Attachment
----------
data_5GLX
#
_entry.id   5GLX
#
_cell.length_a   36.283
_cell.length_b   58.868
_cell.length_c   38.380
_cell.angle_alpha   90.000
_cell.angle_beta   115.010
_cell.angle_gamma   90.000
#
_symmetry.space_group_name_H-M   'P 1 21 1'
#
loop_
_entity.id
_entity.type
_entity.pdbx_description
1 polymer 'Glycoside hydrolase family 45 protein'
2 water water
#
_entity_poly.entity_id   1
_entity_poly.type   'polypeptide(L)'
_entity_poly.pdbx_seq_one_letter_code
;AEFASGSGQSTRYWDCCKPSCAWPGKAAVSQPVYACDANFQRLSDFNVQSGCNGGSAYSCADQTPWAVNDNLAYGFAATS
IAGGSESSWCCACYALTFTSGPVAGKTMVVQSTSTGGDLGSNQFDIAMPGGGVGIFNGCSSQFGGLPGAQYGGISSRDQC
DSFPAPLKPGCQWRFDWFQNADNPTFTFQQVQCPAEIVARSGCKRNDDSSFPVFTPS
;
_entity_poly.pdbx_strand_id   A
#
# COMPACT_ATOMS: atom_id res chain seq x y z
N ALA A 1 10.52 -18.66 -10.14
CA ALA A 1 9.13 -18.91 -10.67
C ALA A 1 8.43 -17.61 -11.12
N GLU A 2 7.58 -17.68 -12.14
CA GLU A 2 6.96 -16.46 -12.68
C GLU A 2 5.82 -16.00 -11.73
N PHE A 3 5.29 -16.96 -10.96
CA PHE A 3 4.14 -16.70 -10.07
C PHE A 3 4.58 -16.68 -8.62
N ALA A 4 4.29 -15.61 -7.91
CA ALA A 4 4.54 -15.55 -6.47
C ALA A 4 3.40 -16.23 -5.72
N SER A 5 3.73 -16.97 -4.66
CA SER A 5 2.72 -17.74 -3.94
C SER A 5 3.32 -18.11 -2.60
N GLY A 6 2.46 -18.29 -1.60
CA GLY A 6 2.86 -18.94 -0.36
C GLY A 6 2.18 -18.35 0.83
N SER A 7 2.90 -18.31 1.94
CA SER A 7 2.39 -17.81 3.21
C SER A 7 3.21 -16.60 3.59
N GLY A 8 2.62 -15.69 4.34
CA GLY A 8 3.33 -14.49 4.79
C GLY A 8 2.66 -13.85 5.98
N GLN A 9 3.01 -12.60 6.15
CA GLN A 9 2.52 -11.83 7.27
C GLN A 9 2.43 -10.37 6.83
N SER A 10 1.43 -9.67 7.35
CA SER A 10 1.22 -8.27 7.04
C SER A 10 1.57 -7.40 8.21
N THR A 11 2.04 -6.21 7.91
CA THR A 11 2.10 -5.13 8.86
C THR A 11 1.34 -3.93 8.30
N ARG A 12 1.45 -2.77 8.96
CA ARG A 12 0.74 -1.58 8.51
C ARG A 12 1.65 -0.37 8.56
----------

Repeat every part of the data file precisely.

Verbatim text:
data_5GLX
#
_entry.id   5GLX
#
_cell.length_a   36.283
_cell.length_b   58.868
_cell.length_c   38.380
_cell.angle_alpha   90.000
_cell.angle_beta   115.010
_cell.angle_gamma   90.000
#
_symmetry.space_group_name_H-M   'P 1 21 1'
#
loop_
_entity.id
_entity.type
_entity.pdbx_description
1 polymer 'Glycoside hydrolase family 45 protein'
2 water water
#
_entity_poly.entity_id   1
_entity_poly.type   'polypeptide(L)'
_entity_poly.pdbx_seq_one_letter_code
;AEFASGSGQSTRYWDCCKPSCAWPGKAAVSQPVYACDANFQRLSDFNVQSGCNGGSAYSCADQTPWAVNDNLAYGFAATS
IAGGSESSWCCACYALTFTSGPVAGKTMVVQSTSTGGDLGSNQFDIAMPGGGVGIFNGCSSQFGGLPGAQYGGISSRDQC
DSFPAPLKPGCQWRFDWFQNADNPTFTFQQVQCPAEIVARSGCKRNDDSSFPVFTPS
;
_entity_poly.pdbx_strand_id   A
#
# COMPACT_ATOMS: atom_id res chain seq x y z
N ALA A 1 10.52 -18.66 -10.14
CA ALA A 1 9.13 -18.91 -10.67
C ALA A 1 8.43 -17.61 -11.12
N GLU A 2 7.58 -17.68 -12.14
CA GLU A 2 6.96 -16.46 -12.68
C GLU A 2 5.82 -16.00 -11.73
N PHE A 3 5.29 -16.96 -10.96
CA PHE A 3 4.14 -16.70 -10.07
C PHE A 3 4.58 -16.68 -8.62
N ALA A 4 4.29 -15.61 -7.91
CA ALA A 4 4.54 -15.55 -6.47
C ALA A 4 3.40 -16.23 -5.72
N SER A 5 3.73 -16.97 -4.66
CA SER A 5 2.72 -17.74 -3.94
C SER A 5 3.32 -18.11 -2.60
N GLY A 6 2.46 -18.29 -1.60
CA GLY A 6 2.86 -18.94 -0.36
C GLY A 6 2.18 -18.35 0.83
N SER A 7 2.90 -18.31 1.94
CA SER A 7 2.39 -17.81 3.21
C SER A 7 3.21 -16.60 3.59
N GLY A 8 2.62 -15.69 4.34
CA GLY A 8 3.33 -14.49 4.79
C GLY A 8 2.66 -13.85 5.98
N GLN A 9 3.01 -12.60 6.15
CA GLN A 9 2.52 -11.83 7.27
C GLN A 9 2.43 -10.37 6.83
N SER A 10 1.43 -9.67 7.35
CA SER A 10 1.22 -8.27 7.04
C SER A 10 1.57 -7.40 8.21
N THR A 11 2.04 -6.21 7.91
CA THR A 11 2.10 -5.13 8.86
C THR A 11 1.34 -3.93 8.30
N ARG A 12 1.45 -2.77 8.96
CA ARG A 12 0.74 -1.58 8.51
C ARG A 12 1.65 -0.37 8.56